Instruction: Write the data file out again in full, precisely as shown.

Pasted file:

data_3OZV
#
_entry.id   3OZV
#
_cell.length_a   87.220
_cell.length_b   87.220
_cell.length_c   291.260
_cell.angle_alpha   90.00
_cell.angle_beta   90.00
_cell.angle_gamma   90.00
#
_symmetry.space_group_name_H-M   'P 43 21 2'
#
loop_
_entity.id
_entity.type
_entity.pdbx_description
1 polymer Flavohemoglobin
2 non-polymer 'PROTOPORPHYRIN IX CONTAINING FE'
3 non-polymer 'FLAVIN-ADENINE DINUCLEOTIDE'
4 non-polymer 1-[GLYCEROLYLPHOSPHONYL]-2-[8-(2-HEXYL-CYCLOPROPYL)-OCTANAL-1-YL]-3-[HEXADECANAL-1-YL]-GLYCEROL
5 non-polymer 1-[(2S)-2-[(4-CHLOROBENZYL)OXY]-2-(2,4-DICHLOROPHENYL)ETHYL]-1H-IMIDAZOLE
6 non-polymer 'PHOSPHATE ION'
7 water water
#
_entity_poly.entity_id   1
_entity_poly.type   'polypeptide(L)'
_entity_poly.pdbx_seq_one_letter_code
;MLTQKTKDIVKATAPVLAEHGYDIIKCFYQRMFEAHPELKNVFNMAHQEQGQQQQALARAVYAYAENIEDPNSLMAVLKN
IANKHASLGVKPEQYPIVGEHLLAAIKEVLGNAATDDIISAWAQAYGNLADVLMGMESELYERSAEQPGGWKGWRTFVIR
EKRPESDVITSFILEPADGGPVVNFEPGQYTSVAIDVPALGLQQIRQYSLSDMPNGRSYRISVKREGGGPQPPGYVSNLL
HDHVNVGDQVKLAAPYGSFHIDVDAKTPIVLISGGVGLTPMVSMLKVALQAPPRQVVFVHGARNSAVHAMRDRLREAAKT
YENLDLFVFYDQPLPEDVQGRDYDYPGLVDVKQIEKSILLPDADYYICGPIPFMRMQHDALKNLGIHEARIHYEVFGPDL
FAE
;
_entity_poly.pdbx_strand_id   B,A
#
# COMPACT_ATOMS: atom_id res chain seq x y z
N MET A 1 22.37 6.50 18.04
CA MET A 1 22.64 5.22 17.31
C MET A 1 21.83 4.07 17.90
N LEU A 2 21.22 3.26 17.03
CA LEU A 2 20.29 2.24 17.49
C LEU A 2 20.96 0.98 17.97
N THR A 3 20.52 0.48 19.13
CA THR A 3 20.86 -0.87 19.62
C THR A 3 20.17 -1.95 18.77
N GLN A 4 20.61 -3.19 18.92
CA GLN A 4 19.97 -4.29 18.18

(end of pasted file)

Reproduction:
data_3OZV
#
_entry.id   3OZV
#
_cell.length_a   87.220
_cell.length_b   87.220
_cell.length_c   291.260
_cell.angle_alpha   90.00
_cell.angle_beta   90.00
_cell.angle_gamma   90.00
#
_symmetry.space_group_name_H-M   'P 43 21 2'
#
loop_
_entity.id
_entity.type
_entity.pdbx_description
1 polymer Flavohemoglobin
2 non-polymer 'PROTOPORPHYRIN IX CONTAINING FE'
3 non-polymer 'FLAVIN-ADENINE DINUCLEOTIDE'
4 non-polymer 1-[GLYCEROLYLPHOSPHONYL]-2-[8-(2-HEXYL-CYCLOPROPYL)-OCTANAL-1-YL]-3-[HEXADECANAL-1-YL]-GLYCEROL
5 non-polymer 1-[(2S)-2-[(4-CHLOROBENZYL)OXY]-2-(2,4-DICHLOROPHENYL)ETHYL]-1H-IMIDAZOLE
6 non-polymer 'PHOSPHATE ION'
7 water water
#
_entity_poly.entity_id   1
_entity_poly.type   'polypeptide(L)'
_entity_poly.pdbx_seq_one_letter_code
;MLTQKTKDIVKATAPVLAEHGYDIIKCFYQRMFEAHPELKNVFNMAHQEQGQQQQALARAVYAYAENIEDPNSLMAVLKN
IANKHASLGVKPEQYPIVGEHLLAAIKEVLGNAATDDIISAWAQAYGNLADVLMGMESELYERSAEQPGGWKGWRTFVIR
EKRPESDVITSFILEPADGGPVVNFEPGQYTSVAIDVPALGLQQIRQYSLSDMPNGRSYRISVKREGGGPQPPGYVSNLL
HDHVNVGDQVKLAAPYGSFHIDVDAKTPIVLISGGVGLTPMVSMLKVALQAPPRQVVFVHGARNSAVHAMRDRLREAAKT
YENLDLFVFYDQPLPEDVQGRDYDYPGLVDVKQIEKSILLPDADYYICGPIPFMRMQHDALKNLGIHEARIHYEVFGPDL
FAE
;
_entity_poly.pdbx_strand_id   B,A
#
# COMPACT_ATOMS: atom_id res chain seq x y z
N MET A 1 22.37 6.50 18.04
CA MET A 1 22.64 5.22 17.31
C MET A 1 21.83 4.07 17.90
N LEU A 2 21.22 3.26 17.03
CA LEU A 2 20.29 2.24 17.49
C LEU A 2 20.96 0.98 17.97
N THR A 3 20.52 0.48 19.13
CA THR A 3 20.86 -0.87 19.62
C THR A 3 20.17 -1.95 18.77
N GLN A 4 20.61 -3.19 18.92
CA GLN A 4 19.97 -4.29 18.18